Faith & Thought

A Blessing for Focusing On the Mystery of God

By Father Robert Lauder

Teaching philosophy for most of my adult life has been a bless- ing and a grace in many ways that I never anticipated when I began teaching. There are several reasons why I consider my role as a teacher of philosophy a blessing. One is that I spend a great deal of time reflecting on the most important mysteries: an activity which many people rarely have the opportunity to do. In every course I teach, I study with the students the mystery of truth, the mystery of freedom, the mystery of death, the mystery of love. All of these mysteries are awesome and wonderful. There is one course I teach at St. John’s University that has been a special blessing because it focuses on the mystery of God. I recall that when I was invit- ed to teach the course many years ago, my department chairperson presented the invitation to me as though I would be doing him a favor by agreeing to teach the course. He may not have noticed that I jumped at the opportunity.

When I prepared the course, I decided to divide the material into three sections: the first section would be devoted to traditional proofs for God, such as those of Saints Anselm and Thomas Aquinas; the second section would deal with well known atheists such as Ludwig Feuerbach, Karl Marx, Friedrich Nietzsche and Jean Paul Sartre; the third section would be some con- temporary arguments for the mean- ing and mystery of God. What has surprised me after many years of teaching the course is how much I have learned about God from the atheists. As I began to teach the course, I never suspected that this would happen.

In a wonderful book entitled “The Drama of Atheist Humanism” (New York: New American Library, 1963, translated by E. Riley), the theologian Henri Delubac, S. J. argues that the nineteenth century atheists were actually anti-theists. They were militant in their rejection of God because they thought that the view of God they were attacking was of a God who prevented human beings from growing and developing. I have come to believe that the atheists were correct in rejecting the idea of God that they attacked because that God in some ways was anti-human. The God the atheists rejected should have been rejected. It was not the Judeo-Christian God in whom I believe.

Atheists such as Feuerbach, Marx, Nietzsche and Sartre have been strong influences in western culture. I have no idea how many unchurched people have been directly influenced by reading such philosophers. Even if they have not read them, eventually influential ideas trickle down. For example, I have found many people who may have never heard of Sartre but who have accepted the view of freedom and morality which he taught.

When I am tempted to be discouraged at the large numbers of unchurched, I find the thoughts of theologian Karl Rahner very helpful. In his excellent little book, What Are They Saying about Unbelief ? (New York: Paulist Press, 1995, pp. 84, $6.95) Michael Paul Gallagher, S.J. comments on some of Rahner’s views about God and the human person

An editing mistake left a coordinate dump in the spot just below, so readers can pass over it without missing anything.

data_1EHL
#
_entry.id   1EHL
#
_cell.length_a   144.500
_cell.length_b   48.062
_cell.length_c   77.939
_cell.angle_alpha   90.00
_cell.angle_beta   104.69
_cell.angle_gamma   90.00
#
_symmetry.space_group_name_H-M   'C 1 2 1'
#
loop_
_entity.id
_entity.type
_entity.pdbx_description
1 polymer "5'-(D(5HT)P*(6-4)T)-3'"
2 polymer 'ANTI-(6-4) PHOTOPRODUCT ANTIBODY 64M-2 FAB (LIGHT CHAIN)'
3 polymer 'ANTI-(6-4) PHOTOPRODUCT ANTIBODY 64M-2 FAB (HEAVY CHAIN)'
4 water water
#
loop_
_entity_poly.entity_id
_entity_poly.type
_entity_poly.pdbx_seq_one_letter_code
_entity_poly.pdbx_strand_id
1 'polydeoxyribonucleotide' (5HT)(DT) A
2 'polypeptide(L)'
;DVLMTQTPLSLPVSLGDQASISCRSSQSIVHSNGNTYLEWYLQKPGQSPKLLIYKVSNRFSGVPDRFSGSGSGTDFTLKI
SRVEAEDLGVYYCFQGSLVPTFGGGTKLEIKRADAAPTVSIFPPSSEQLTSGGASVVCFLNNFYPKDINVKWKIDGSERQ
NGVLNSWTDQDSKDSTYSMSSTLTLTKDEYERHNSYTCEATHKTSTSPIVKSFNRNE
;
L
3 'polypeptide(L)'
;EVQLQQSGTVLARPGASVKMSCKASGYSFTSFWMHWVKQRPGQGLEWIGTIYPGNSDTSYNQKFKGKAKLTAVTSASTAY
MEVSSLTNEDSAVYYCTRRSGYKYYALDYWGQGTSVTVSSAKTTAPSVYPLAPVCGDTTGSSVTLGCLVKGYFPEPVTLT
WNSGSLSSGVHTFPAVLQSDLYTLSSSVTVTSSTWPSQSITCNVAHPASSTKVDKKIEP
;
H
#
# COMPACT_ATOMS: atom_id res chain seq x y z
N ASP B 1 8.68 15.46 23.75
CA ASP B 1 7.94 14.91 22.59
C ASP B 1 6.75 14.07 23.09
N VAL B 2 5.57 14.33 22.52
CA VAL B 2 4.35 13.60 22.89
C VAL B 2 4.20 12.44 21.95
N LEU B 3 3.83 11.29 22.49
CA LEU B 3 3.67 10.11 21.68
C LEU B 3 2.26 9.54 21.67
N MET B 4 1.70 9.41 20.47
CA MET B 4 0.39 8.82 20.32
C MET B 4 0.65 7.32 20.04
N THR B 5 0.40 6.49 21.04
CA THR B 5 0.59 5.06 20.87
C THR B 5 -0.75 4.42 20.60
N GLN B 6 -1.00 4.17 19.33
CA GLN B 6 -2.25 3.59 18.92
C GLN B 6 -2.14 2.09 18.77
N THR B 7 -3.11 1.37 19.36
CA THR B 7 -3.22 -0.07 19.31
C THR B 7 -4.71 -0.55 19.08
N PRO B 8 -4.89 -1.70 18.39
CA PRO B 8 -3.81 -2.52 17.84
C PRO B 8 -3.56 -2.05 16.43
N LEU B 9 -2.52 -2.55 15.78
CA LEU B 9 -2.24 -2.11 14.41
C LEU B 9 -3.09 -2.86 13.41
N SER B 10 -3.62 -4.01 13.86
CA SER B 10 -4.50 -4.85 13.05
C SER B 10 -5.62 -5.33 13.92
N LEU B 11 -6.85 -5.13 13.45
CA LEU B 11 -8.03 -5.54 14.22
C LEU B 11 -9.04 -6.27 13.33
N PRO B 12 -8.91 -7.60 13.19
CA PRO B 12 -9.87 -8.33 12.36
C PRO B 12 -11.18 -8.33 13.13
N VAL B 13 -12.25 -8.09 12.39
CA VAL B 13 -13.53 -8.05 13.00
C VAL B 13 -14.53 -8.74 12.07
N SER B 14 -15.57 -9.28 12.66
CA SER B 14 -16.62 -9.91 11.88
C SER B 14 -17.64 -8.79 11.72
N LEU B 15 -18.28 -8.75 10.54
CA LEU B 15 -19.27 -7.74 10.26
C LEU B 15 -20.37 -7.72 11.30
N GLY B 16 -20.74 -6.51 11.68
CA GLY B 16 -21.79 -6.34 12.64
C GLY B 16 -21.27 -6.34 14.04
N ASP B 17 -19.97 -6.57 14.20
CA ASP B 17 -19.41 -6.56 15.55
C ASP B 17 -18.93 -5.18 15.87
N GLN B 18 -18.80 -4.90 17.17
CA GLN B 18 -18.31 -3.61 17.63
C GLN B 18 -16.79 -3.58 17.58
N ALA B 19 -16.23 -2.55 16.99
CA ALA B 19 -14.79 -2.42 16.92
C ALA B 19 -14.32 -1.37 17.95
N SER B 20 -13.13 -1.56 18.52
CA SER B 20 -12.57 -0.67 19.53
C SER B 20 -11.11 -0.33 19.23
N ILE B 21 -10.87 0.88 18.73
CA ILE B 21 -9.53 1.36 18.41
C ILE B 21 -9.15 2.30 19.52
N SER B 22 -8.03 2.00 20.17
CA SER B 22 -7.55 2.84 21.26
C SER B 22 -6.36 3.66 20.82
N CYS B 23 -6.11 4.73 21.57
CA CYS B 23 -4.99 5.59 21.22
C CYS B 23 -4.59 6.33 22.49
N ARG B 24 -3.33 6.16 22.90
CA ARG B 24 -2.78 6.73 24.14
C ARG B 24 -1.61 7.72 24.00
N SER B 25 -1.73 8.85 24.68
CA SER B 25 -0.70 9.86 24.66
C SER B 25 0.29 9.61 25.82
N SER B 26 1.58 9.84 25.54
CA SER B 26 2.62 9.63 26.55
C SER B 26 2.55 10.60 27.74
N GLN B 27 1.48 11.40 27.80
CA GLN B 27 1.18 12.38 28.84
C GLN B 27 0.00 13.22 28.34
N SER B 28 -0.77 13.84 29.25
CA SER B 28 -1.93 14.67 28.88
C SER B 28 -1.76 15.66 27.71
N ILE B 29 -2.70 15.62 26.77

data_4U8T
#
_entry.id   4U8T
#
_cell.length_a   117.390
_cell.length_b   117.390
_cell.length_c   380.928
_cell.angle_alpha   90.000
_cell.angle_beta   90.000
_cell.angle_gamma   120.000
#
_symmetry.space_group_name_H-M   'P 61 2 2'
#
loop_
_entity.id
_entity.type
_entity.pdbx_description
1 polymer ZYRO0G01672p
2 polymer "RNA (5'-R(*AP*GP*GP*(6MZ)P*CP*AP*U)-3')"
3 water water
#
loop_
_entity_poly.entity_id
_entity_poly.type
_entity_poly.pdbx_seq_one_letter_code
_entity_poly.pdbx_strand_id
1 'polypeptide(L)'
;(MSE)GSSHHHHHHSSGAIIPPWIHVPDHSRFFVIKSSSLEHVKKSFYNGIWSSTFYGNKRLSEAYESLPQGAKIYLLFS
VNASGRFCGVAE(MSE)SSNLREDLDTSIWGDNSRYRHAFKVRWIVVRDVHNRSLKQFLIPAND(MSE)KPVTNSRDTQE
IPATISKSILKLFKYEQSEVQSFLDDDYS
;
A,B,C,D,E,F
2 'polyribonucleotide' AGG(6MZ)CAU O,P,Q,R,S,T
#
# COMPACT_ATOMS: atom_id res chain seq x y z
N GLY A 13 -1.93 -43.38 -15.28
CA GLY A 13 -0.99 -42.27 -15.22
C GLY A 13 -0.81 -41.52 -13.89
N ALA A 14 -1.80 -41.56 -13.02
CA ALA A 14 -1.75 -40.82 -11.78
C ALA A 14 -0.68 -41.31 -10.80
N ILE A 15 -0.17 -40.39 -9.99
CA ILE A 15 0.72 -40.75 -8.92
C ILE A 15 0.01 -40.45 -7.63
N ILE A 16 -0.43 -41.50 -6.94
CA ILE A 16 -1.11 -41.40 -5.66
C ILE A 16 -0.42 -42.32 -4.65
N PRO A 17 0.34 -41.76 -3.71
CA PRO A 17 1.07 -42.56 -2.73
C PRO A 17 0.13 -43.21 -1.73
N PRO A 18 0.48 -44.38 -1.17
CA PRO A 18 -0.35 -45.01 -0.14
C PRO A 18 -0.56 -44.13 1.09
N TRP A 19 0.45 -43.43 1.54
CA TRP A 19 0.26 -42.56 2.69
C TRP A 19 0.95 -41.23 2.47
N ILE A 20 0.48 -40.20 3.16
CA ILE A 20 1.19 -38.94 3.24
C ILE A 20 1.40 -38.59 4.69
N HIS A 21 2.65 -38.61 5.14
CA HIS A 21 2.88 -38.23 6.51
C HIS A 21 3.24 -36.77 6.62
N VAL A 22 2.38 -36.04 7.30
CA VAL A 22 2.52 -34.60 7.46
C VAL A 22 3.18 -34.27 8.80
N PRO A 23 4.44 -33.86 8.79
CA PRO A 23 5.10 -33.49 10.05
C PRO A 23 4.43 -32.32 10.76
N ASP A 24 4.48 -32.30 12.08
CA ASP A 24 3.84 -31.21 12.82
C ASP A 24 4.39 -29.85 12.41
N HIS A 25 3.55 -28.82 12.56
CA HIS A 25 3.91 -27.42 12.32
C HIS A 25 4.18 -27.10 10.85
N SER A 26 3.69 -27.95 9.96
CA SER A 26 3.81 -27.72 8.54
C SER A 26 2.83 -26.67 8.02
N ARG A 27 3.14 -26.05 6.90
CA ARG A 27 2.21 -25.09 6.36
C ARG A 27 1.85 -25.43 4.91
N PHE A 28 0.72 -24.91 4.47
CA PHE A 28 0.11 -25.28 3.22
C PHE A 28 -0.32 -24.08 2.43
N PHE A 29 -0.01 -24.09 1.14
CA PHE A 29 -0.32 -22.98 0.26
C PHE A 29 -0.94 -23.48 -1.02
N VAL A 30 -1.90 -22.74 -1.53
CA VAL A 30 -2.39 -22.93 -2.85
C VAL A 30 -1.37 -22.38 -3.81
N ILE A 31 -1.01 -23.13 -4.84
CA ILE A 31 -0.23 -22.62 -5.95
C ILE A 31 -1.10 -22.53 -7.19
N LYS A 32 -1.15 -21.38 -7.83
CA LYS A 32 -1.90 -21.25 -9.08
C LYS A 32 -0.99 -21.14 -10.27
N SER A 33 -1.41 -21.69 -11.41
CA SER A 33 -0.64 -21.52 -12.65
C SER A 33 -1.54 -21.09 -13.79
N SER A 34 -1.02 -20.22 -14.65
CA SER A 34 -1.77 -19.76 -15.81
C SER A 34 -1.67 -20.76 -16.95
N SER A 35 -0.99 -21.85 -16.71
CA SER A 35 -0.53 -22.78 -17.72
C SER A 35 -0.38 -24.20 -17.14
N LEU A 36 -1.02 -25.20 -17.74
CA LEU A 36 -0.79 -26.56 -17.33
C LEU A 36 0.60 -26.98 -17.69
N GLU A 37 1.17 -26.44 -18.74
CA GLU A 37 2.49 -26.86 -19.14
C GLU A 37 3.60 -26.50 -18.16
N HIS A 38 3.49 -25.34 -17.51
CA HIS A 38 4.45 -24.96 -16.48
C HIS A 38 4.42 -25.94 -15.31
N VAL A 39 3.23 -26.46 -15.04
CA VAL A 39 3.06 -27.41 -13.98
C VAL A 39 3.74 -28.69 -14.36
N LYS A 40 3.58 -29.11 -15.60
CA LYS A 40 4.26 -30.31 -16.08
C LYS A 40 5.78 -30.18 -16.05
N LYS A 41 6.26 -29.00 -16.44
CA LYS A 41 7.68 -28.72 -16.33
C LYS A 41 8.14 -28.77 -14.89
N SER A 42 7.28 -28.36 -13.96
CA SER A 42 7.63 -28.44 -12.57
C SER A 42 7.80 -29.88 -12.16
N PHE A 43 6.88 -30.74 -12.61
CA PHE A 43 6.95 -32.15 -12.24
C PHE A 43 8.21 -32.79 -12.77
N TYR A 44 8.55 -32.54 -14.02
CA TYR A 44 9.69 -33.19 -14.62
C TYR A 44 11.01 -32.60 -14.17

“… people for Rahner are much more than their expressed self-understandings, and this has a special application in the case of atheists and unbelievers. In his view it is a fundamental truth about human life that God is present within people’s depth experiences. It is equally an essential truth for him that that God is mystery and hence not to be equated with any object or captured in any human concept. God’s presence as silent mystery guides each person into trusting their longing to love and be loved, and so it is through reflecting on such key moments when a person reaches out beyond egoism that one can glimpse this invitation and action of God. (pp.30-31)…

“… Thus a person may be unable to name or recognize God on the level of truth but nevertheless can actually be responding to God. Existence as lived is more important for Rahner than any of its interpretations. To ponder this level of self-experience is to appreciate and identify what is deepest in human nature — a capacity to choose to live in truth and in goodness and a desire to live that way. A recognition of these fundamentals of human experience can also be a crucial step toward faith, toward recognizing the mysterious presence of God at the core of human existence …”(p.32).

Reflecting on Rahner’s words, I recall Pope Francis’ statement: “I am absolutely certain that God is part of everyone’s life.” Because Pope Francis is absolutely certain, I am absolutely certain. I wonder if any papal statement has ever influenced me as much and as deeply as this statement of Pope Francis. The statement is rooted in Christian faith and Christian hope.

Father Lauder is a philosophy professor at St. John’s University, Jamaica. He presents two 15-minute talks from his lecture series on the Catholic Novel, 10:30 a.m. Monday through Friday on NET-TV.